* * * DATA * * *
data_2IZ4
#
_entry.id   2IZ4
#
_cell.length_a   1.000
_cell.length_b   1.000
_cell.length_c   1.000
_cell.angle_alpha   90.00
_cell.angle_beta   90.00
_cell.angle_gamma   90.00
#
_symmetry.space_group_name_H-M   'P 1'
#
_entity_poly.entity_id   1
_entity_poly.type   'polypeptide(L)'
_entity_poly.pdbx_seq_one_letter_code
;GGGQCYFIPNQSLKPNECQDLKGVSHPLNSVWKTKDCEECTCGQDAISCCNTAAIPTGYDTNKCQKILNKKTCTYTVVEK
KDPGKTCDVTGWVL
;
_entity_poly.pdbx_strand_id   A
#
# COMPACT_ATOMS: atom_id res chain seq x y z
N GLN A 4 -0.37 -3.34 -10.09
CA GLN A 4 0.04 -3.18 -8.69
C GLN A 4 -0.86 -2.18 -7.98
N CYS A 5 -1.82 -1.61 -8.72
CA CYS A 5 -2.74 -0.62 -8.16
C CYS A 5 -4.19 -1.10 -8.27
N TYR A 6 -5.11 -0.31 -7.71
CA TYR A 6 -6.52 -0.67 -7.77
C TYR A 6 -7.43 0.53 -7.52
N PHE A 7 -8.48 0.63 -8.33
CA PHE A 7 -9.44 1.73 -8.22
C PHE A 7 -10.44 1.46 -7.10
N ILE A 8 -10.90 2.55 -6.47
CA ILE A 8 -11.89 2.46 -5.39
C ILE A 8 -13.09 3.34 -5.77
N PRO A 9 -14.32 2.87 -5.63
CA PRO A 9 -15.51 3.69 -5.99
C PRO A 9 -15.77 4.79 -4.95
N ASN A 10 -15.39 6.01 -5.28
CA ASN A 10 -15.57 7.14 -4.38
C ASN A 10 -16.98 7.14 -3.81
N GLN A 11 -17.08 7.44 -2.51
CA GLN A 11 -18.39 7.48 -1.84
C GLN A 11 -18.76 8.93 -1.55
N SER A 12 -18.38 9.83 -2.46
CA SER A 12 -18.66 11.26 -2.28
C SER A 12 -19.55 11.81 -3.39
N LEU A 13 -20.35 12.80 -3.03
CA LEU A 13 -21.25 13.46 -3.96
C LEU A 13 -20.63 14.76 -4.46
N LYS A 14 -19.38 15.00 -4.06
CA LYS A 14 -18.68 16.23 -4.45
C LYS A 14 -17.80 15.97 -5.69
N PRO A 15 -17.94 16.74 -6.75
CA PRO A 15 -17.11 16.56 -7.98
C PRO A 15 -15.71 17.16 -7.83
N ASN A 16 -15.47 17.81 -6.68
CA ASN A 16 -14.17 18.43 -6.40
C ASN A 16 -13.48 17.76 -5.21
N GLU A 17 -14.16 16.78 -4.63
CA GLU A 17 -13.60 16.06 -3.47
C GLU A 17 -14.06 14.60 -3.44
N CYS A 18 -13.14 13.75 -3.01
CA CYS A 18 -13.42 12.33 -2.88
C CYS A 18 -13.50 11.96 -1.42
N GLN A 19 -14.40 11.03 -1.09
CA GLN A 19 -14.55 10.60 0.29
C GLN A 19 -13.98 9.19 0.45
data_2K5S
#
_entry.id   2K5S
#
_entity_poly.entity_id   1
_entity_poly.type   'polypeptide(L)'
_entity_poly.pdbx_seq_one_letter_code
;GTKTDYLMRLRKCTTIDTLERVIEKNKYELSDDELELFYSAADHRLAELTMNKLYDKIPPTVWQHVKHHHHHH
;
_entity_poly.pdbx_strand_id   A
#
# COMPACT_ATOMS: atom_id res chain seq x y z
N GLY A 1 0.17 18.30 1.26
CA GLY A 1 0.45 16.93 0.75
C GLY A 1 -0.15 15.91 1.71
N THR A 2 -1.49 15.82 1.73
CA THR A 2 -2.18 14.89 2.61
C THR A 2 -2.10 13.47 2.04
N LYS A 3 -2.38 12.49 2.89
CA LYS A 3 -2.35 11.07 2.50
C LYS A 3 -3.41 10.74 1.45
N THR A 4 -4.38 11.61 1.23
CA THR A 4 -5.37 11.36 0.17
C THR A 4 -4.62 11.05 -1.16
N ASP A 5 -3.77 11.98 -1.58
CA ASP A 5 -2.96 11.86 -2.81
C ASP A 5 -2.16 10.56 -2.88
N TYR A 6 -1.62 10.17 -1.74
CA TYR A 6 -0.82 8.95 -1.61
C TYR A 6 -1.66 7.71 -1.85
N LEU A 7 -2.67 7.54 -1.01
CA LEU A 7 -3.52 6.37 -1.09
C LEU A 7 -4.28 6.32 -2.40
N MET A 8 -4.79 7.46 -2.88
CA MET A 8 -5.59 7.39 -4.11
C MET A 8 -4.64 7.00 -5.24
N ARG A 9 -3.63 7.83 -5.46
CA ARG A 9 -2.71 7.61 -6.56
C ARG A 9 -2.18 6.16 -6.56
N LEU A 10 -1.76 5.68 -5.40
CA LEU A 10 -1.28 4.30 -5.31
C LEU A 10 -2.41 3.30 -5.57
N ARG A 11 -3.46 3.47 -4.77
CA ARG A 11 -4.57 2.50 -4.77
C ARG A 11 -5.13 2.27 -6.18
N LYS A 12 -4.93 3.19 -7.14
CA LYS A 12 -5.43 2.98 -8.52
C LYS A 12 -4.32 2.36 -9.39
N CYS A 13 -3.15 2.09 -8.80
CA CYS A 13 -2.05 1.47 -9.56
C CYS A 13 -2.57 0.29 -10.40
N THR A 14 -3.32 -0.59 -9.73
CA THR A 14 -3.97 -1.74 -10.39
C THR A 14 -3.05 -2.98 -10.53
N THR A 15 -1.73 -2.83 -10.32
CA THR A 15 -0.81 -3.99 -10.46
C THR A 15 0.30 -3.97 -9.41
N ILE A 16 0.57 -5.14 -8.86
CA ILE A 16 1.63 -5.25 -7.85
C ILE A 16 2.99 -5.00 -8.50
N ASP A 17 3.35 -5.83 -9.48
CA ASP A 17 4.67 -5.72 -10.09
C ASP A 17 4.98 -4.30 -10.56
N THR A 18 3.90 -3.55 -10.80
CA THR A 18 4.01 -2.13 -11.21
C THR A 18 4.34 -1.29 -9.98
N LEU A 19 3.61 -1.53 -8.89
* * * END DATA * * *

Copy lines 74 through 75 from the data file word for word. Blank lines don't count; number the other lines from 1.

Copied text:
#
_entity_poly.entity_id   1